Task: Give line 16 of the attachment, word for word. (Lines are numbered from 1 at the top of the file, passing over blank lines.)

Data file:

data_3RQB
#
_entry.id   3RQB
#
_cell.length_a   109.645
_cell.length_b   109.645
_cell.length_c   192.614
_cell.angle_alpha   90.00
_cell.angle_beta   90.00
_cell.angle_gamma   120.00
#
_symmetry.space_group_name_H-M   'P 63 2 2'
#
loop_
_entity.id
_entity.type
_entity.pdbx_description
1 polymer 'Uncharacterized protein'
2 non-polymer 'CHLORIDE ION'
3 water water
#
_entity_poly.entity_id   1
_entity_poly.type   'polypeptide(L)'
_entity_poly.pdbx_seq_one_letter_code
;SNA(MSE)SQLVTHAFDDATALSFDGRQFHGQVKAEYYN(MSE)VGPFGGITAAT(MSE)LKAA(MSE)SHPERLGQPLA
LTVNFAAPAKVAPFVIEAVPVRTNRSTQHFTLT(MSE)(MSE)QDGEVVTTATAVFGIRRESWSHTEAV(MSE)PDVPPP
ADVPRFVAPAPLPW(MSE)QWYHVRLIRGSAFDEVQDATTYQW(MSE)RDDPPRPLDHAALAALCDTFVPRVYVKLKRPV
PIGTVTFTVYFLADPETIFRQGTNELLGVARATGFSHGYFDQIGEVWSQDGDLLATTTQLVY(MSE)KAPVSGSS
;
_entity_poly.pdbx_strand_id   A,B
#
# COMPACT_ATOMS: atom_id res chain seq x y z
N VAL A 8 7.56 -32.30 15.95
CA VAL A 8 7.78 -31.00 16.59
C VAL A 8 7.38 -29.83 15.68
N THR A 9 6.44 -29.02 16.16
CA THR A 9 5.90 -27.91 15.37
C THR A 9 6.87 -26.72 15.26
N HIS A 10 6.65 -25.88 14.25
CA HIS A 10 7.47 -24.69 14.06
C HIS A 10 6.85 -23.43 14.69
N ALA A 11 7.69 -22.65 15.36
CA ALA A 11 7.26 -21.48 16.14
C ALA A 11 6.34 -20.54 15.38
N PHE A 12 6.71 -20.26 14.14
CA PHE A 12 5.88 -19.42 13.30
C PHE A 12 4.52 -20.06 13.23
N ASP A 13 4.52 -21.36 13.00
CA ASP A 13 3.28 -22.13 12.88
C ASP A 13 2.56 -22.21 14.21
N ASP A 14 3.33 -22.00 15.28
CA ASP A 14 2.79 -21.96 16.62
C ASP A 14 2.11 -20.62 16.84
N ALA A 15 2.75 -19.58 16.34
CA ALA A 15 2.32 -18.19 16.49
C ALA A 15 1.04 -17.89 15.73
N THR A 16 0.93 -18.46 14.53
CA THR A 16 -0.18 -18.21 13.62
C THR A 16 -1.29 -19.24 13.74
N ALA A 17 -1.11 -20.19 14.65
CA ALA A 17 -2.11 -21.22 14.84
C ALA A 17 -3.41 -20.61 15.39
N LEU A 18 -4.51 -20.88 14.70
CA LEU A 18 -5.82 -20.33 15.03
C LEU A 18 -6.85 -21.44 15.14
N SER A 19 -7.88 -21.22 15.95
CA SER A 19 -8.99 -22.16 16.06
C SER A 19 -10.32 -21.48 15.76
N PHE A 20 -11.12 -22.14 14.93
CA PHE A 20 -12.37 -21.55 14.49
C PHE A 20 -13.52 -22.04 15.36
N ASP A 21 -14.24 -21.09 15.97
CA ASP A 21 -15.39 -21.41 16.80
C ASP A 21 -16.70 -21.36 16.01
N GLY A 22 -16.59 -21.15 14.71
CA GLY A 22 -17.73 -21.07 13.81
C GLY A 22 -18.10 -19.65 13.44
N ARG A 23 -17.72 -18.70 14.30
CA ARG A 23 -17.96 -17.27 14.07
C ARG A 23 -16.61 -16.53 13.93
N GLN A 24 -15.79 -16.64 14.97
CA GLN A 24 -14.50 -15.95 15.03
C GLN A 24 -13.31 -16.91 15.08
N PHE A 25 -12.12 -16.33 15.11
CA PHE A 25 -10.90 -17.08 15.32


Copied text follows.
_entity.type